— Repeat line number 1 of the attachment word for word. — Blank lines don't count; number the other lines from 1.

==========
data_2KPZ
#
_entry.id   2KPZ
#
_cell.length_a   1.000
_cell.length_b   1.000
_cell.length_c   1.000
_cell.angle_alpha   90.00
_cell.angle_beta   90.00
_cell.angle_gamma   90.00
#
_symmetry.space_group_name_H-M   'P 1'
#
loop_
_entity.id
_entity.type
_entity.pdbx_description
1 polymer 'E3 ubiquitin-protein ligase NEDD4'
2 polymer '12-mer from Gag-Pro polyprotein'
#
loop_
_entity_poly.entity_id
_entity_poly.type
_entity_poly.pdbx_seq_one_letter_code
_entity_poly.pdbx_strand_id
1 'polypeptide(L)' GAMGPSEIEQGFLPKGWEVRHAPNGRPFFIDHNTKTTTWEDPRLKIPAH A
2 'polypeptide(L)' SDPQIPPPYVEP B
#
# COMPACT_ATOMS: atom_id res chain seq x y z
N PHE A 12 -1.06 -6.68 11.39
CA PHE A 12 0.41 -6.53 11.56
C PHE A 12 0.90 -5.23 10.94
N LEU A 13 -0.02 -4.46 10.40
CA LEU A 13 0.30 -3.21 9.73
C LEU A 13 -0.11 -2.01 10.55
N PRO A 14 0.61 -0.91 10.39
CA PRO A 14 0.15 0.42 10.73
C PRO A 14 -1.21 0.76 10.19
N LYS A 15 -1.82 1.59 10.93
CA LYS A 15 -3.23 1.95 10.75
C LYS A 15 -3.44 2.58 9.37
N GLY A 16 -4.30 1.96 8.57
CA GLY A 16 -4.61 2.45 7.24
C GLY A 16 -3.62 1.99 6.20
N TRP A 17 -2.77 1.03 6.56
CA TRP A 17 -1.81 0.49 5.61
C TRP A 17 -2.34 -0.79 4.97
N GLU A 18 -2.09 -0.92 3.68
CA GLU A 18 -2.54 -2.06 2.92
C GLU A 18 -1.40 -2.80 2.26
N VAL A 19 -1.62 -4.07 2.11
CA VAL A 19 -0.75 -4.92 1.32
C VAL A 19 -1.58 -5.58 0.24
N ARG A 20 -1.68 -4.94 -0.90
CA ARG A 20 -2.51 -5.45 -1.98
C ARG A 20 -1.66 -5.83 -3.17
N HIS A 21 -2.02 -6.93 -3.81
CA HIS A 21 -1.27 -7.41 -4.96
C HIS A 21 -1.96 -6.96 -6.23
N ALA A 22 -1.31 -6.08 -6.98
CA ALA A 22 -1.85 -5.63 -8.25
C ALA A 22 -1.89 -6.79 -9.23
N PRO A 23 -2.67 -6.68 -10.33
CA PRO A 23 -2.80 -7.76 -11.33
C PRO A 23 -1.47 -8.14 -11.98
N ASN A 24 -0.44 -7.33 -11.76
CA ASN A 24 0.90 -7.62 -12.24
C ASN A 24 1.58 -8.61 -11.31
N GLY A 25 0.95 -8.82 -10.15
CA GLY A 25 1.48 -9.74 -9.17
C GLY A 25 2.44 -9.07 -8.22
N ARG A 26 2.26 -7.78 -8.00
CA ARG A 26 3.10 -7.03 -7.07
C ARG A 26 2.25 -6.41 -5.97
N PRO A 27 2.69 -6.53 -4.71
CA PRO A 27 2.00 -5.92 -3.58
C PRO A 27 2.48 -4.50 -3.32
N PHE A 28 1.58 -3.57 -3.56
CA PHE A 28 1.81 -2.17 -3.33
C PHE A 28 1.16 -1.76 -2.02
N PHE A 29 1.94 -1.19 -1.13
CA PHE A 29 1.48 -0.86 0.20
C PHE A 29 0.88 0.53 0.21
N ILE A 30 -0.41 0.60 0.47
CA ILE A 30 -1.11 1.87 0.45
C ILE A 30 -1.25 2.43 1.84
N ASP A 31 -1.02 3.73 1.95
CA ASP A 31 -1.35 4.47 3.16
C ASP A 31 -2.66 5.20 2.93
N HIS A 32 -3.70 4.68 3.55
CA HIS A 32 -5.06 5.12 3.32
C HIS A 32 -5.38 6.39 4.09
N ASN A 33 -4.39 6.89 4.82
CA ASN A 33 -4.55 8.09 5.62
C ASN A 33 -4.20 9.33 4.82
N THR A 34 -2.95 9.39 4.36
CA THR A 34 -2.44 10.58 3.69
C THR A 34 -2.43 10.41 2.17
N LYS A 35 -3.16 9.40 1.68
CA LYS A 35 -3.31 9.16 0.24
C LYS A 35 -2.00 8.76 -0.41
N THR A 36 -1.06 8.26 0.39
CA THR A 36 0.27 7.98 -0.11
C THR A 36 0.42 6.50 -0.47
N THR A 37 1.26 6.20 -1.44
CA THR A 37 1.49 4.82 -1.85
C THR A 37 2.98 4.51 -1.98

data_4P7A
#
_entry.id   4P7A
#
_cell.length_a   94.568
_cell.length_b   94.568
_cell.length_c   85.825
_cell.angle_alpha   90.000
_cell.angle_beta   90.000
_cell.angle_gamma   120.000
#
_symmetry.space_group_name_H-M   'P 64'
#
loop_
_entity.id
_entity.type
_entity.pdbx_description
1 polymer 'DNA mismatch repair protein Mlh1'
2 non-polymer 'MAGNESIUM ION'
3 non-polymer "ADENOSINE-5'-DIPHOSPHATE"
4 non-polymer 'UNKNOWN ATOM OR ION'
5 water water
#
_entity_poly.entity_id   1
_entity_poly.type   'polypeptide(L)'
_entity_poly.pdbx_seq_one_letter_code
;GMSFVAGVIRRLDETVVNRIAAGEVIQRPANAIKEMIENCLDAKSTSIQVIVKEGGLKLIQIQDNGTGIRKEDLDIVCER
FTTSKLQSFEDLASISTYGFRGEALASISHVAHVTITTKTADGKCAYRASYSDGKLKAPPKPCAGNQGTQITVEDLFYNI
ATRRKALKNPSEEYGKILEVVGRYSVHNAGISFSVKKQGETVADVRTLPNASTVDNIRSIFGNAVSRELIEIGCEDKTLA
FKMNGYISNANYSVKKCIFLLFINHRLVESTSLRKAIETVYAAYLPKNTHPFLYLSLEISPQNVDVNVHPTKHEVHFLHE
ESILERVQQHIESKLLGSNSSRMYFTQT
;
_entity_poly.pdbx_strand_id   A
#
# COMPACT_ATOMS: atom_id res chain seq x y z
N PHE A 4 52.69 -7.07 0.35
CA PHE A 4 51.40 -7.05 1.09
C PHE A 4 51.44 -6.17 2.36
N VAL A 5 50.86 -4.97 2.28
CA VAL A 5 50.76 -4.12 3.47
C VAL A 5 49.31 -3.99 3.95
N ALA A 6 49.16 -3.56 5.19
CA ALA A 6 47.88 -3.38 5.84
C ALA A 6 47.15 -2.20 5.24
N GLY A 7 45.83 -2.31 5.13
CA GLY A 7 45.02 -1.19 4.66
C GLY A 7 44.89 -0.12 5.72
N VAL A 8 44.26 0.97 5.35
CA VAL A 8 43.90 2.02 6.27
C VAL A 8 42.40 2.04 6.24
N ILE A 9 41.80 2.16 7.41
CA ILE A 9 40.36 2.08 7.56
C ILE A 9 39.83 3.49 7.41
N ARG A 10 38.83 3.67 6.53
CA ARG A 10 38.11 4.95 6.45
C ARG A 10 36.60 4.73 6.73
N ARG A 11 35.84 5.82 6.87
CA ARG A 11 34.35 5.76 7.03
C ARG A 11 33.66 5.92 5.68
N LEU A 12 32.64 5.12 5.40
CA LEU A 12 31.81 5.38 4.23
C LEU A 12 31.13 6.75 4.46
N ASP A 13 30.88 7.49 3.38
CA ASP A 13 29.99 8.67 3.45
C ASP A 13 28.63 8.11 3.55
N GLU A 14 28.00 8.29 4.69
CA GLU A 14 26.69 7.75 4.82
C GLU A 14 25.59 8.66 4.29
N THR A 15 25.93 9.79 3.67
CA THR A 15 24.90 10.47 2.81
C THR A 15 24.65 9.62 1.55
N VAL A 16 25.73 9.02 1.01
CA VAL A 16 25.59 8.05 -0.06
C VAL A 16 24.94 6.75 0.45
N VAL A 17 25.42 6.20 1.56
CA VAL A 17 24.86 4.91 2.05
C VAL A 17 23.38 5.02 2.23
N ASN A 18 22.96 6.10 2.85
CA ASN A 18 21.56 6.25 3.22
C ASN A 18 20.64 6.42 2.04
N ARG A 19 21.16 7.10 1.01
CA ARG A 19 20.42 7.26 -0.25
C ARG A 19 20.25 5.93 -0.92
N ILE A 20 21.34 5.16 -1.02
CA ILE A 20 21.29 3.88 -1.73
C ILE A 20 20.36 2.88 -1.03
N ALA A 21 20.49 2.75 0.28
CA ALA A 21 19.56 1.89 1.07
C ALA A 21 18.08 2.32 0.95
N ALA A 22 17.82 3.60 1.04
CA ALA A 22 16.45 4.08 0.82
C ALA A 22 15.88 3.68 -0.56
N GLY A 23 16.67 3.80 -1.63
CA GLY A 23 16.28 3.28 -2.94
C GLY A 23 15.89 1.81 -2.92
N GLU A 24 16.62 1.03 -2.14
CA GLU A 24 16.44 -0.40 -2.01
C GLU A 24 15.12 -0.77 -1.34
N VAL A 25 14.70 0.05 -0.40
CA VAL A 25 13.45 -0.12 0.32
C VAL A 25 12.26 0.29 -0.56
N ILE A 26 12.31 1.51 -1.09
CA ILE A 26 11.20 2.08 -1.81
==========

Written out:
data_2KPZ